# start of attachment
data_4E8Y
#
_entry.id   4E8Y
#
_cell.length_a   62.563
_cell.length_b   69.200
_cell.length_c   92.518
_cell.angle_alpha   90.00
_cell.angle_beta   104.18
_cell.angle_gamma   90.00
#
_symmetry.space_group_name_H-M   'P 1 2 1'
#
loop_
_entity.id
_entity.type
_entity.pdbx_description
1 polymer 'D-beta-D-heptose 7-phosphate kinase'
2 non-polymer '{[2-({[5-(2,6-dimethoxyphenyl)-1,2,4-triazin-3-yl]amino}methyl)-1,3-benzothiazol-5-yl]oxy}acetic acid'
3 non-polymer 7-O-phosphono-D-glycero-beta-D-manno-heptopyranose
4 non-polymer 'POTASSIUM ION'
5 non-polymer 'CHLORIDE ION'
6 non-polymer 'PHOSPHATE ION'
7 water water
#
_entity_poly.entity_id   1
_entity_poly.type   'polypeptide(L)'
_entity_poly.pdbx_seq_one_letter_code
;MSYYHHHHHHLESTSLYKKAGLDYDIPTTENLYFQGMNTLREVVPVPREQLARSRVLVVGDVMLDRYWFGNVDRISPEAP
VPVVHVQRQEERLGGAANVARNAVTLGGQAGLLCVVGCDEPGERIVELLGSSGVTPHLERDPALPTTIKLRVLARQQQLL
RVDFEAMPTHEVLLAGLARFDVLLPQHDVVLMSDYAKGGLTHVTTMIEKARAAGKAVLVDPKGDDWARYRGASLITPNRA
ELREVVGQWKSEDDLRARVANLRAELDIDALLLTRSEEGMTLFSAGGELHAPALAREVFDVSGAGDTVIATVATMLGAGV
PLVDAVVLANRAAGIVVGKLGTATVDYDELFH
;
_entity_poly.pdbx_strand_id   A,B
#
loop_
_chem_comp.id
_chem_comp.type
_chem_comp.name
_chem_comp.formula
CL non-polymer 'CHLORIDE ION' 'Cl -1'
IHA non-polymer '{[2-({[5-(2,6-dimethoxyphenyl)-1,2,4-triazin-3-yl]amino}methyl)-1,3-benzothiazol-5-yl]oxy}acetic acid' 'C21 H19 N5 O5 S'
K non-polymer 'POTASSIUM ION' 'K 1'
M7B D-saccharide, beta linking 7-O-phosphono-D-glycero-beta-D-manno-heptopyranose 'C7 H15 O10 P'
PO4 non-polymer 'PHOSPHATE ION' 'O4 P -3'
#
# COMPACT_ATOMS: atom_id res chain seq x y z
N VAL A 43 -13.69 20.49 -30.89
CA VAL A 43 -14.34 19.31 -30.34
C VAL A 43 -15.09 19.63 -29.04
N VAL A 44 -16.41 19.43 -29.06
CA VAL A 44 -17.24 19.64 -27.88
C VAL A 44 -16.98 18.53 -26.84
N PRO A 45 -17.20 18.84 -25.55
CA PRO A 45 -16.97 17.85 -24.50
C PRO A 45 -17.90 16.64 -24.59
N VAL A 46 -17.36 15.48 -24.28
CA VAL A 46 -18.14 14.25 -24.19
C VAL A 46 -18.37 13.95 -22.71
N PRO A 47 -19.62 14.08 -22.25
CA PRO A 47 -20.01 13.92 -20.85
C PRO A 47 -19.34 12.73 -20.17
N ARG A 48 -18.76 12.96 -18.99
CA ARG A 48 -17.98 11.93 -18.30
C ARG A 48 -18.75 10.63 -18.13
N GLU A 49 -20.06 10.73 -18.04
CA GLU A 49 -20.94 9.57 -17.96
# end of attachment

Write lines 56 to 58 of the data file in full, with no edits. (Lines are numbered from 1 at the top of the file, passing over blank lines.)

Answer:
CA PRO A 45 -16.97 17.85 -24.50
C PRO A 45 -17.90 16.64 -24.59
N VAL A 46 -17.36 15.48 -24.28